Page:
Cigarettes, Cancer and the Law

This in from The New York Times: “A federal judge on Monday blocked a Food and Drug Administration requirement that tobacco companies put big new graphic warning labels on cigarette packages by next September.”

Throughout Europe, a continent known for its aggressive smoking habits, repulsive photographs of cancerous wounds and sores are on many cigarette packages. But in the United States, the birthplace of the Surgeon General’s “warning label,” the same methods are under legal scrutiny.

The judge ruled that the labels were not factual and required the companies to use cigarette packages as billboards for what he described as the government’s “obvious anti-smoking agenda!”

The 29-page ruling was a setback for Congressional and F.D.A. efforts to bolster the warnings on tobacco packages. The agency has said they are the most significant change to health warnings in 25 years.

Calling the graphics fictional, the judge in the case made the following determination:

“It is abundantly clear from viewing these images that the emotional response they were crafted to induce is calculated to provoke the viewer to quit, or never to start, smoking: an objective wholly apart from disseminating purely factual and uncontroversial information,” Judge Leon wrote.

Are these images really violating the doctrine of free speech, like shouting fire in a crowded theater when there is no smoke nor fire (which is against the law)? Or are they legitimate labels warning against dangerously acknowledged consequences of real toxic smoke?


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15 thoughts on “Cigarettes, Cancer and the Law

  1. Wendy

    In Canada, these warning labels have been around for some time, in fact the first country to apply them. You don’t see cigarette packages at all in the stores because they have to be locked up and not visable to consumers. I don’t think the graphic labels really stop people from smoking but the less people see tobacco brands… the less they are marketed to – the less likely they will start. I hope someday that it will be a thing of the past like cars without seatbelts.

  2. Doug

    I’m no smoker so I will never see one of these packs, but those directly affected will not be dissuaded. Maybe a better use would be Tony the obese tiger, or Captain Coronary Crunch on the boxes of corn syrup laced cardboard that is marketed to toddlers. ” yes, kids, you too can be a fat blob like me!”

  3. heidrun

    The FDA? They are those guys who don’t ever regulate factory farming or the overprocessed substances that are sold as food or companies like Monsanto or make any effect to relieve the increasing amount of “food deserts”. All the effects of those practices are known problems. Yeah, they are worried about public health. Riiight.

  4. h. robert greenbaum

    Meet us at the waterfall at Sloan Kettering when I accompany my best friend for her next six month chest scan after lung cancer surgery and we can discuss this further.   For cancer porn, the photo showing someone smoking a cigarette inserted into his tracheotomy tube, which I remember from an old medical textbook, takes the cake. 

  5. Linda

    Considering that tobacco was the leading cause of death as of a study done in 2000, it’s pretty obvious the surgeon general warnings have not thus far gotten through to the masses smoking their way to their graves. In numbers, that translates to 435,000 deaths or 18.1% of the US deaths in 2000 resulting from tobacco. I wonder what the larger number of people affected by those deaths would be – the families and dependents. Perhaps photos of the people affected by the deaths of smokers would strike a chord sooner than a photo of a black lung – a child who has lost her father.  Rather than capitulating to tobacco company complaints, let’s get creative and come up with some more effective warnings. The fact that smoking really does kill is not real enough to those using tobacco.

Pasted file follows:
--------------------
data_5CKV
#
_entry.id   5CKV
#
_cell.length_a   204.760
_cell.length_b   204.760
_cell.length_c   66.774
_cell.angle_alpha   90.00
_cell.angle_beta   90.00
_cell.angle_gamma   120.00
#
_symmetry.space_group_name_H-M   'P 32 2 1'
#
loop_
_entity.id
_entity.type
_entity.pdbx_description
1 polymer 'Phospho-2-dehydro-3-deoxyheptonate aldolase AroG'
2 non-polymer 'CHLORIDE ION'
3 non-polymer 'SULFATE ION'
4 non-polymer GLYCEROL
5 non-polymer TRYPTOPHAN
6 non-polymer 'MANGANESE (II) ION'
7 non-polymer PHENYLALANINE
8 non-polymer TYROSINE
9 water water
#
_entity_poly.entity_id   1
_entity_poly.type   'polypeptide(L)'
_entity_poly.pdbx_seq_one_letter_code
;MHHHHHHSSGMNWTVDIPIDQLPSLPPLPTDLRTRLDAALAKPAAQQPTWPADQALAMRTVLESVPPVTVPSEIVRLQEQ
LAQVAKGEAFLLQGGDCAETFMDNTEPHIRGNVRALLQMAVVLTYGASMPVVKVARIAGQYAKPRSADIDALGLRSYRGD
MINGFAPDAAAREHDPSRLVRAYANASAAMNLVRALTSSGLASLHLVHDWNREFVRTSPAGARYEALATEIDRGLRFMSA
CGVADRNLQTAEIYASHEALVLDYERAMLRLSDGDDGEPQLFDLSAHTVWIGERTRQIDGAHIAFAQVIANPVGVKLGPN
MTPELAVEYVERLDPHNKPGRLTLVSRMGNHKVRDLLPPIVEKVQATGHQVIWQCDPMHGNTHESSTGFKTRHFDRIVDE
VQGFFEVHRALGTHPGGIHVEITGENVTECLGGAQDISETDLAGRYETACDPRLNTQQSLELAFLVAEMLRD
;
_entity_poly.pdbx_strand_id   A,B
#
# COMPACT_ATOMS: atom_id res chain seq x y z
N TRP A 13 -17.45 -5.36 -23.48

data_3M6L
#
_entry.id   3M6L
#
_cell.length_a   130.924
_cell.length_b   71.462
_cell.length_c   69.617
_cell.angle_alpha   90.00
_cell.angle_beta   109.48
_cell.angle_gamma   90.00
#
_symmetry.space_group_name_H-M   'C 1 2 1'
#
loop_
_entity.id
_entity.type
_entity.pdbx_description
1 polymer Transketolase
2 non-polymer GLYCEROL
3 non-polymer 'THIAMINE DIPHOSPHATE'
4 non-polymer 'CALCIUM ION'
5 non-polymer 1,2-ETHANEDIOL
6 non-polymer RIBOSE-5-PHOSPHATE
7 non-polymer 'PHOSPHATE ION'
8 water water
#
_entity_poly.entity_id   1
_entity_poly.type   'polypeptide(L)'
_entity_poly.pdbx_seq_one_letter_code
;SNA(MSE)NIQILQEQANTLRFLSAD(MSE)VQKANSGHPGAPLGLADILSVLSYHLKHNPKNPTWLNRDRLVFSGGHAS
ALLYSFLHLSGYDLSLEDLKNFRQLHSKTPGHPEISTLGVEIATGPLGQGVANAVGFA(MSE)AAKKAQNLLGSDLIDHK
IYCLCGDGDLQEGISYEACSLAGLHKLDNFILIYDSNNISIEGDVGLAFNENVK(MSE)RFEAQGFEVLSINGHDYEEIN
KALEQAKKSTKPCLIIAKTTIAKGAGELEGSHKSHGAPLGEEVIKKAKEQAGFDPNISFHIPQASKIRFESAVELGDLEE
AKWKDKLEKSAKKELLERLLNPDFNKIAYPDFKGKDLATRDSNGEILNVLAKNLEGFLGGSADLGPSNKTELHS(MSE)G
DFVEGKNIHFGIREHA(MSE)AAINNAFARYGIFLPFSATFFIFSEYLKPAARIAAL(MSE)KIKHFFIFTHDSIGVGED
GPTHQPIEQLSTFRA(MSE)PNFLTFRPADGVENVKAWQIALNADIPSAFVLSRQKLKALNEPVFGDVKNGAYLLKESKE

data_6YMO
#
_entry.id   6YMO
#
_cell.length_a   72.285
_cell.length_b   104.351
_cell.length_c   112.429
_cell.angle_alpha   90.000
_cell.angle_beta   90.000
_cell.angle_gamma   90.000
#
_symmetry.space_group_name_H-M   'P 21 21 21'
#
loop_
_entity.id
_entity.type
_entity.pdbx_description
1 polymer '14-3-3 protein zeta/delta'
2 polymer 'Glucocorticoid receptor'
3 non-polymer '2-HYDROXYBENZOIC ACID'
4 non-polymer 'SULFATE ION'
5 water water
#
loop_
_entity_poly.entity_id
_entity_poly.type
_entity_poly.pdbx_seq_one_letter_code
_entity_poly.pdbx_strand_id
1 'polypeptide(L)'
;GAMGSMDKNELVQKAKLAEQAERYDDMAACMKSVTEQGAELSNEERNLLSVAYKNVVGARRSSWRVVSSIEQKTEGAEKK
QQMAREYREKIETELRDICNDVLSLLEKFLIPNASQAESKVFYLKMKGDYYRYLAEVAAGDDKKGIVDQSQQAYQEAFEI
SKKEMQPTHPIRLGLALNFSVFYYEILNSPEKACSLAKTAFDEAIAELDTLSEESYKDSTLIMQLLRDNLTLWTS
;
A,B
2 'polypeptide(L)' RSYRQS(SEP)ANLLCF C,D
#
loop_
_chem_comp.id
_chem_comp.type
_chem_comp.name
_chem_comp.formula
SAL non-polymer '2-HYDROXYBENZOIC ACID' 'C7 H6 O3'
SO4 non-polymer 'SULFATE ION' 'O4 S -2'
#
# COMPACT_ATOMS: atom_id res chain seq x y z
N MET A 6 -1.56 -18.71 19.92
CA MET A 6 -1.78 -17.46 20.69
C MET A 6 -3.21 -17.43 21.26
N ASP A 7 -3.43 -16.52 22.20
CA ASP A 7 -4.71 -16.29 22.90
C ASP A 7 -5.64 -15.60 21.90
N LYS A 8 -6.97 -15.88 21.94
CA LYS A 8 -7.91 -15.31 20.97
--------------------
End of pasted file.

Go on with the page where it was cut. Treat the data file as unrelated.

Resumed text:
On a related note. This debate is somewhat similar to the campaign that has been going spearheaded by the Physicians Committee for Responsible Medicine to get fast food restaurants in California to comply with a state law requiring proper warnings about carcinogens. PCRM has sued fast food chains to state clearly on their menus that their roast chicken products are carcinogenic i.e. potentially cancer causing (link below). It comes down to an issue of providing consumer warnings that are clear and can be understood. Something that moves beyond white noise.
    That said, I really wonder how many people would be deterred by a warning about cancer causing chicken. Would denial reign or would people just order the beef instead?
    http://latimesblogs.latimes.com/money_co/2010/08/chicken-cancer-fast-food-restaurants-appeals-court-ruling.html

  6. Graeme

    I think it’s interesting that the USA persues with vigour, the dealers of drugs that arguable do less damage than tobacco, ie; mariuana, etc, while defending the right of corporations to deal drugs that cost individuls their health and is very addictive. It’s a strainge form of “democracy” that enforces the rights of corporations to make a profit over the rights of individuals to be preyed on.
    You may be aware of the Australian government’s moves to enforce plain packaging on tobacco packaging, graphic images have been enforced for a while. I don’t know whether it’s this or the increasing tax on tobacco, but the number of smokers has certainly declined here in th last 10 years or so. And that’s an obvious benefit to the individuals who have quit, and the government that pays for our universal health cover, which means every taxpayer benefits of course.
    Of course tha same idea can be applied to other legal drugs such as alcohol and ther have been suggestions to that effect here.
    Corporations that pollute can’t really be targeted effectively that way, but they can be herded towards social and environmetal responsibility by regulation and punative taxing. It has been shown to work with lead free petroll, sulfur reduced diesel, factory output water & air pollution, etc.

  7. Joe